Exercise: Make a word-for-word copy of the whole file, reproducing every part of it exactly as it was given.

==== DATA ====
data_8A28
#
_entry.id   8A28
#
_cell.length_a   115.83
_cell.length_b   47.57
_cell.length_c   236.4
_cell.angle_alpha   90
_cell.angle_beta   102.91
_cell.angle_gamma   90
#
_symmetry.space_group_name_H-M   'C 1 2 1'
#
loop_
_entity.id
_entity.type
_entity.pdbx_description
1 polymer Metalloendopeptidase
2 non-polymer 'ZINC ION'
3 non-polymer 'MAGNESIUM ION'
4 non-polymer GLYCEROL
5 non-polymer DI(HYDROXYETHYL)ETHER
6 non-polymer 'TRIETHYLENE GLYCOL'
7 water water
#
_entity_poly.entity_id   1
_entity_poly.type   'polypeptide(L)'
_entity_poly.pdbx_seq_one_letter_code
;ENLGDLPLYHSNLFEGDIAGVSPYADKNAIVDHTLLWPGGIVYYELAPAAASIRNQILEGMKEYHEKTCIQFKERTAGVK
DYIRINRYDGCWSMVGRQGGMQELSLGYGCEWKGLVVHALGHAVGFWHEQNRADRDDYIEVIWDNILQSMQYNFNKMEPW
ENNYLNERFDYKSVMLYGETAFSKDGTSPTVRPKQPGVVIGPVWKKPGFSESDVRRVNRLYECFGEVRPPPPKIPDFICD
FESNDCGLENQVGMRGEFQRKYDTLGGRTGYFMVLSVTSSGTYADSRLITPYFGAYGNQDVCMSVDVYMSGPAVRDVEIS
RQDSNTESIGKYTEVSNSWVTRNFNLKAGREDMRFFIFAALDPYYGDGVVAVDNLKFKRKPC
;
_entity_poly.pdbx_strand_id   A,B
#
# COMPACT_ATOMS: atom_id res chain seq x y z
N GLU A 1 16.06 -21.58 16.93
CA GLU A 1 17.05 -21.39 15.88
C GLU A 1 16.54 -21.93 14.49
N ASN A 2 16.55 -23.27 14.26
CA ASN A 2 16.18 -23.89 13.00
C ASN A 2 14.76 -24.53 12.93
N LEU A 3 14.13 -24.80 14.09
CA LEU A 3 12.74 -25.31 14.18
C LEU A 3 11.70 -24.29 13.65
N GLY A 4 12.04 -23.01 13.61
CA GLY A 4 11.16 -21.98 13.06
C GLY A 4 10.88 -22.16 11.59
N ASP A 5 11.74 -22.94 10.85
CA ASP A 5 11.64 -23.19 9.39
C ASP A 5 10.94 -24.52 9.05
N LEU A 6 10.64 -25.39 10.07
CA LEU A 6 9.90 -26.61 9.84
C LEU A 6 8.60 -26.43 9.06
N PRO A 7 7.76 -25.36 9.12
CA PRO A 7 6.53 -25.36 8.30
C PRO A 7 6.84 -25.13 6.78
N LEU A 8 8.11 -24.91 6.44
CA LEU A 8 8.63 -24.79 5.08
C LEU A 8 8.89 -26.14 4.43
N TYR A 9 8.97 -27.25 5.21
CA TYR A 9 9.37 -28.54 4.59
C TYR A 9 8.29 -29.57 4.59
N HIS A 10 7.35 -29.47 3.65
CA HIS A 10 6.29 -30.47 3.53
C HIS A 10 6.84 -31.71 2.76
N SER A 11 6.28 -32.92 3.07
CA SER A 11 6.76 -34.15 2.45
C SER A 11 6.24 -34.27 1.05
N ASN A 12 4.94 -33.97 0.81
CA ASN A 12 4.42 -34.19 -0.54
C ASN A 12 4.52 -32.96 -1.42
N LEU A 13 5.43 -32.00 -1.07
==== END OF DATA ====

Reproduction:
data_8A28
#
_entry.id   8A28
#
_cell.length_a   115.83
_cell.length_b   47.57
_cell.length_c   236.4
_cell.angle_alpha   90
_cell.angle_beta   102.91
_cell.angle_gamma   90
#
_symmetry.space_group_name_H-M   'C 1 2 1'
#
loop_
_entity.id
_entity.type
_entity.pdbx_description
1 polymer Metalloendopeptidase
2 non-polymer 'ZINC ION'
3 non-polymer 'MAGNESIUM ION'
4 non-polymer GLYCEROL
5 non-polymer DI(HYDROXYETHYL)ETHER
6 non-polymer 'TRIETHYLENE GLYCOL'
7 water water
#
_entity_poly.entity_id   1
_entity_poly.type   'polypeptide(L)'
_entity_poly.pdbx_seq_one_letter_code
;ENLGDLPLYHSNLFEGDIAGVSPYADKNAIVDHTLLWPGGIVYYELAPAAASIRNQILEGMKEYHEKTCIQFKERTAGVK
DYIRINRYDGCWSMVGRQGGMQELSLGYGCEWKGLVVHALGHAVGFWHEQNRADRDDYIEVIWDNILQSMQYNFNKMEPW
ENNYLNERFDYKSVMLYGETAFSKDGTSPTVRPKQPGVVIGPVWKKPGFSESDVRRVNRLYECFGEVRPPPPKIPDFICD
FESNDCGLENQVGMRGEFQRKYDTLGGRTGYFMVLSVTSSGTYADSRLITPYFGAYGNQDVCMSVDVYMSGPAVRDVEIS
RQDSNTESIGKYTEVSNSWVTRNFNLKAGREDMRFFIFAALDPYYGDGVVAVDNLKFKRKPC
;
_entity_poly.pdbx_strand_id   A,B
#
# COMPACT_ATOMS: atom_id res chain seq x y z
N GLU A 1 16.06 -21.58 16.93
CA GLU A 1 17.05 -21.39 15.88
C GLU A 1 16.54 -21.93 14.49
N ASN A 2 16.55 -23.27 14.26
CA ASN A 2 16.18 -23.89 13.00
C ASN A 2 14.76 -24.53 12.93
N LEU A 3 14.13 -24.80 14.09
CA LEU A 3 12.74 -25.31 14.18
C LEU A 3 11.70 -24.29 13.65
N GLY A 4 12.04 -23.01 13.61
CA GLY A 4 11.16 -21.98 13.06
C GLY A 4 10.88 -22.16 11.59
N ASP A 5 11.74 -22.94 10.85
CA ASP A 5 11.64 -23.19 9.39
C ASP A 5 10.94 -24.52 9.05
N LEU A 6 10.64 -25.39 10.07
CA LEU A 6 9.90 -26.61 9.84
C LEU A 6 8.60 -26.43 9.06
N PRO A 7 7.76 -25.36 9.12
CA PRO A 7 6.53 -25.36 8.30
C PRO A 7 6.84 -25.13 6.78
N LEU A 8 8.11 -24.91 6.44
CA LEU A 8 8.63 -24.79 5.08
C LEU A 8 8.89 -26.14 4.43
N TYR A 9 8.97 -27.25 5.21
CA TYR A 9 9.37 -28.54 4.59
C TYR A 9 8.29 -29.57 4.59
N HIS A 10 7.35 -29.47 3.65
CA HIS A 10 6.29 -30.47 3.53
C HIS A 10 6.84 -31.71 2.76
N SER A 11 6.28 -32.92 3.07
CA SER A 11 6.76 -34.15 2.45
C SER A 11 6.24 -34.27 1.05
N ASN A 12 4.94 -33.97 0.81
CA ASN A 12 4.42 -34.19 -0.54
C ASN A 12 4.52 -32.96 -1.42
N LEU A 13 5.43 -32.00 -1.07